If you’re reading this, you or someone you know is likely considering pivoting to a career in tech. If this is the case, you are not alone. In fact, a 2022 Harris Poll found that about 52% of Americans are considering making a career change in 2023. The reasons to move to a job in tech are compelling—tech skills are in high demand and are needed by companies of all sizes and industries. So how do you hack your way into a role in tech without a technical degree or experience?
Here’s a straightforward, step-by-step guide to landing a job in tech without a tech degree.
1. Identify and embrace your transferable skills. I get what you’re thinking…I don’t have any transferable skills, that’s why I am reading this article! I assure you this isn’t the case. Whether you’re a teacher, parcel delivery driver, or nurse, you have hard and soft skills that can translate to a job in tech. Maybe you have experience with an inventory management system, you are detail oriented, or you love math. These skills will become the foundation on which you build your new tech stack.
Tip: Seek input from family, friends, former bosses, and teachers to get a balanced and fair view of your skills.
2. Research possible career paths. Once you identify your transferrable skills, start researching to identify roles in tech that align to those core skills. If you have an eye for interior design, your research might lead you to a UI/UX developer role. There are a huge variety of technical positions out there, so take your time and be sure to review different job postings. Once you feel you have done enough research, narrow your list down to your top one or two choices.
3. Identify your skills gap. Once you are familiar with your skills and the tech roles that best align with those skills and passions, you need to understand the barriers that prevent you from employment today. In other words, you need to conduct a gap analysis. No, this is not a fancy analysis full of detailed metrics and charts, it’s simply a list of the skills needed for the job that you don’t have today. Chances are you already have a good understanding based on the research you did on the role, but now you will take it to the next level by highlighting the gap and the skills, experience, and knowledge needed to close it.
4. Close the skills gap. Going back to school to pursue a technical degree is not always feasible but in today’s world it is not the only option. Today there are many options that will allow you to upskill in almost any area of tech. Technical bootcamps, online classes, certification programs, and apprenticeships are among the most popular options. There are options for people of all backgrounds and many are even low-to-no cost. Organizations such as Year Up, Per Scholas, and Savvy Coders are just a few that specialize in helping underrepresented talent pivot into a technical career through classroom learning, hands-on projects, and career services.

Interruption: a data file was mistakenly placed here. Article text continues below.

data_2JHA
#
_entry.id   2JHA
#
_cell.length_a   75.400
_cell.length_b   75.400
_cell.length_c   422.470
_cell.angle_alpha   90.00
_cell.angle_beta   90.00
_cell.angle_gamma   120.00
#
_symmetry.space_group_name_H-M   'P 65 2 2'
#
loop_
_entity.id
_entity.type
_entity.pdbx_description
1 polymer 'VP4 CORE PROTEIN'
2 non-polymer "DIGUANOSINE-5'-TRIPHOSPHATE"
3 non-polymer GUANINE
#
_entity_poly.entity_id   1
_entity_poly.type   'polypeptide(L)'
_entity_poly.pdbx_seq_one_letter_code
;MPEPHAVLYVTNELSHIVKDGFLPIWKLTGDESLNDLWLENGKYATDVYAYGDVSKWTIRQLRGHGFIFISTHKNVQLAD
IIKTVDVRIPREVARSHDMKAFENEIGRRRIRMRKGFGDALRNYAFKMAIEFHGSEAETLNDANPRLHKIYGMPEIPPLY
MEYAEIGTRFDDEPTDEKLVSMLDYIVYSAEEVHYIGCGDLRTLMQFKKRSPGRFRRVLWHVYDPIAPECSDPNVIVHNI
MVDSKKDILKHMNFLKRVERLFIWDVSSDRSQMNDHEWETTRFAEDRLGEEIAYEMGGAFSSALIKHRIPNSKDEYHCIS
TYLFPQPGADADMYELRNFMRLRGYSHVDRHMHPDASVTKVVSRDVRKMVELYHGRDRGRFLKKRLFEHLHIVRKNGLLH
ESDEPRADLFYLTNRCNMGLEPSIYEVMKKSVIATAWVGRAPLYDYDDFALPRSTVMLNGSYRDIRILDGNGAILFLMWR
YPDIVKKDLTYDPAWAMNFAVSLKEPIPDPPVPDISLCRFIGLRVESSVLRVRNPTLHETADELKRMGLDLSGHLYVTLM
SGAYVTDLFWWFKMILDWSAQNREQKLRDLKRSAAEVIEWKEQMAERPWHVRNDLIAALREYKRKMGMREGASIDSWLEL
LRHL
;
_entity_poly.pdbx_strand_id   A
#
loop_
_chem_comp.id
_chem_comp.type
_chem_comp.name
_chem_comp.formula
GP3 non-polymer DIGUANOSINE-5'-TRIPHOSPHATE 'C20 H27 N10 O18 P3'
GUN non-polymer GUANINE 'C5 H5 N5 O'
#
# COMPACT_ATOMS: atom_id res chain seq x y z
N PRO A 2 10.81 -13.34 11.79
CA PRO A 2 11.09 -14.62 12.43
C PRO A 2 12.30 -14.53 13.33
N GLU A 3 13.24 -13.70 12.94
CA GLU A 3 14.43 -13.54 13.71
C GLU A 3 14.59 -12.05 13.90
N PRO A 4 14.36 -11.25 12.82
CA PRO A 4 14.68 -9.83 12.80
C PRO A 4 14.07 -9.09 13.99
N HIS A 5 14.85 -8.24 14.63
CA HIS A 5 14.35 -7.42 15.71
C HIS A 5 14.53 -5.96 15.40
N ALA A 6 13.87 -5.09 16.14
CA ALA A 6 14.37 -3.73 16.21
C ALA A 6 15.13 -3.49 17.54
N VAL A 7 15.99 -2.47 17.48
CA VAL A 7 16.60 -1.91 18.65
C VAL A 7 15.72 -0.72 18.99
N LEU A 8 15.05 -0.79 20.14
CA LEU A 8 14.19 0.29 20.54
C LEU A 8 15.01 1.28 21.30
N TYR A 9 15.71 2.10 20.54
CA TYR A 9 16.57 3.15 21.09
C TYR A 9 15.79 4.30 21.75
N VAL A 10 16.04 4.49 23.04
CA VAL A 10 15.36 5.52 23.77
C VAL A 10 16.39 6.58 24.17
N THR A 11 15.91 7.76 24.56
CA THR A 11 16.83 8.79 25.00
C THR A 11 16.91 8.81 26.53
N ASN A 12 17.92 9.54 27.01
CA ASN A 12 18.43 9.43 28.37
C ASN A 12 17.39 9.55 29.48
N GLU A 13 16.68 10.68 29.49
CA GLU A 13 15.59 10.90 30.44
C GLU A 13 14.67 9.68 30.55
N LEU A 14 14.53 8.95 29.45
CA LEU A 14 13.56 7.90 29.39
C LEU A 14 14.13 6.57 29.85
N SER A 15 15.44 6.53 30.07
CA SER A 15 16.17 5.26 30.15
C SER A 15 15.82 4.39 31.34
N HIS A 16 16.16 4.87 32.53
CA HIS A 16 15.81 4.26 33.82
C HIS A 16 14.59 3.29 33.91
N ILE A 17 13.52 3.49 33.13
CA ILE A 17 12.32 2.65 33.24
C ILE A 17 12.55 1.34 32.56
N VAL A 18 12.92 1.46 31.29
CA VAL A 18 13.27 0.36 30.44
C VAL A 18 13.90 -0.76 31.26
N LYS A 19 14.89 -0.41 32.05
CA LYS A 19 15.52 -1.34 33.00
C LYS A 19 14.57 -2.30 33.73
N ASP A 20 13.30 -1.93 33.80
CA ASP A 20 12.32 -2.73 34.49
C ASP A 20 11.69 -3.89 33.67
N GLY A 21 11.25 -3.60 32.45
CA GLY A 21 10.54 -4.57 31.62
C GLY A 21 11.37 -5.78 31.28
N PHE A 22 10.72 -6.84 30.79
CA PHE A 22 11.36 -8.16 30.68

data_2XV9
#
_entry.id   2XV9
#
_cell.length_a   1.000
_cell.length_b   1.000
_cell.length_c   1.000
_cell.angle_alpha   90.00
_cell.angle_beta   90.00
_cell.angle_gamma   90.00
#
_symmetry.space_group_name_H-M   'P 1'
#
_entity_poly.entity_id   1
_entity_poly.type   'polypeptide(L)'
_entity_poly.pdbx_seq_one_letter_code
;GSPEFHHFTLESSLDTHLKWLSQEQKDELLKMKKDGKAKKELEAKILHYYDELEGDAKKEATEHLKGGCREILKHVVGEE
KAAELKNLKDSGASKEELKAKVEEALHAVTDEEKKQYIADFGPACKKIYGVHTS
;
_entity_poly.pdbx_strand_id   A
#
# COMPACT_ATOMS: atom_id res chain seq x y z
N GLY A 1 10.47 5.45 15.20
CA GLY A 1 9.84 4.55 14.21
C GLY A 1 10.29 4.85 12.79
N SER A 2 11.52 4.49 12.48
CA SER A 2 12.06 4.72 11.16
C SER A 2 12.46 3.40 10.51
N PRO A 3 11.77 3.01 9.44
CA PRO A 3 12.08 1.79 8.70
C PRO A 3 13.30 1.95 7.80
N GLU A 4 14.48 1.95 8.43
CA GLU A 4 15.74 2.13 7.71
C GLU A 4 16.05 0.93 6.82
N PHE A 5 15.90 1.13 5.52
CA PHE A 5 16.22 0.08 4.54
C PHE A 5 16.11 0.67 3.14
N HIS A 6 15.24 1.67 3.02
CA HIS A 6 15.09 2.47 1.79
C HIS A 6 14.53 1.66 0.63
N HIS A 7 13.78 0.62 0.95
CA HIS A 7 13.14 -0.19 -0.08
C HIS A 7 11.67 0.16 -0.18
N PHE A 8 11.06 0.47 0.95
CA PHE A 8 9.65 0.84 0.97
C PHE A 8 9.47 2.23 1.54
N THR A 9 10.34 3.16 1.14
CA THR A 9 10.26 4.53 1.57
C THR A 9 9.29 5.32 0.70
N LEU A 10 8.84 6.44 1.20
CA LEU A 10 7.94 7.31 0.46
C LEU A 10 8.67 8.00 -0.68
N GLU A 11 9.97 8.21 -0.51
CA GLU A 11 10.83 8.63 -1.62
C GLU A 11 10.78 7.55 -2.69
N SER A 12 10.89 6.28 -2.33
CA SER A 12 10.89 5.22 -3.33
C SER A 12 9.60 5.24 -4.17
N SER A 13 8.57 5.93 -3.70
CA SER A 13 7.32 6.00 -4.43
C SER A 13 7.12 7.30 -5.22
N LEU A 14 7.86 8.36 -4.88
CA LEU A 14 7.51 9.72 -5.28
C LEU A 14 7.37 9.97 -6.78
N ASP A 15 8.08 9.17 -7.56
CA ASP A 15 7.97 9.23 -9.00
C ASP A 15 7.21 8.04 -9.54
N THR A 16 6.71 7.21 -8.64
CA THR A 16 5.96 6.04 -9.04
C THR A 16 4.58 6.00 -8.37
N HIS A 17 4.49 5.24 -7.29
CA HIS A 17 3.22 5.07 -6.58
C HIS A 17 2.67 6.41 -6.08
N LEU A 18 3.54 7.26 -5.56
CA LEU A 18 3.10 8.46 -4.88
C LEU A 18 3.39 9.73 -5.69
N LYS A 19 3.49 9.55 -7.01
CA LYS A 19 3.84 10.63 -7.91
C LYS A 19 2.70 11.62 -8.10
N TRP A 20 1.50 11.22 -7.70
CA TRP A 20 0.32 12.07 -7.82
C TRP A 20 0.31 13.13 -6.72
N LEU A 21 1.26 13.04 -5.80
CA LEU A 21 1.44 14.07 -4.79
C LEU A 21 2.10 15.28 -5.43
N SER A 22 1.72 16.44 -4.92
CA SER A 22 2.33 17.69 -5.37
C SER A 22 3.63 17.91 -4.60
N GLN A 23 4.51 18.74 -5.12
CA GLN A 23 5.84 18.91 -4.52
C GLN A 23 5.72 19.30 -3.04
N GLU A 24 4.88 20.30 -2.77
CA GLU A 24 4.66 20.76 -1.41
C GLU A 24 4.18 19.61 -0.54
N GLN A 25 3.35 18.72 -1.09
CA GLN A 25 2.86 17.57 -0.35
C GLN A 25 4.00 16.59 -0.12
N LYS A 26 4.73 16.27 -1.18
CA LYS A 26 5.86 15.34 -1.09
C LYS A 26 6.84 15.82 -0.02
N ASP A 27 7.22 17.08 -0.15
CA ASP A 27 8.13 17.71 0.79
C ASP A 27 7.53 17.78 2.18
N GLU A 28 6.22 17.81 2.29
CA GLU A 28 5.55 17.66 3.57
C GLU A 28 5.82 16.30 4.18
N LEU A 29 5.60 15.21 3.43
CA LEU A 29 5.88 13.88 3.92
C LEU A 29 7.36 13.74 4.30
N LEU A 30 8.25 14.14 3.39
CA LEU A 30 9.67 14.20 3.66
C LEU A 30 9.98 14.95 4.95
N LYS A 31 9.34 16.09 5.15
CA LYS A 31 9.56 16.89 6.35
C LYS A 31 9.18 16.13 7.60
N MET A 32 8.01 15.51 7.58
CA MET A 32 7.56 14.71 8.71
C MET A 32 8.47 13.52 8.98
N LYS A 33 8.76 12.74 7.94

Tip: The role you’re interested in could be an evolved version of another role. For example, if you want to be a Full Stack Software Engineer it can be difficult to transition without a degree or wealth of experience, but starting as a QA Engineer can help you build your skills and experience and allow you to grow your network.
5. Network and rebrand yourself. The important thing to remember is employers want to see that you’re passionate about this new career path. Be sure to spend some of your free time working on personal projects and upskilling yourself. Don’t be shy about highlighting your personal accomplishments on your resume, via your GitHub, Stack Overflow, or personal website. From here you want to network with folks who can help you be seen. Some great places to start include recruitment agencies that can get you in front of employers looking for your new skills, people within your current organization who may not be aware of your new skills, and internship or apprenticeship programs that can help you with introductions.
It is no secret that there is a growing skills gap in the tech space and nearly 50% of employers don’t have a strategy to address it. Employers are now strongly considering more untraditional methods for finding people with technical skills, which opens the door for YOU! There is no better time to start making moves toward a career in tech. Hopefully the steps outlined here will serve as a blueprint to help you make the pivot.
For more, check out these tips on how to make a career move into tech from a non-traditional background.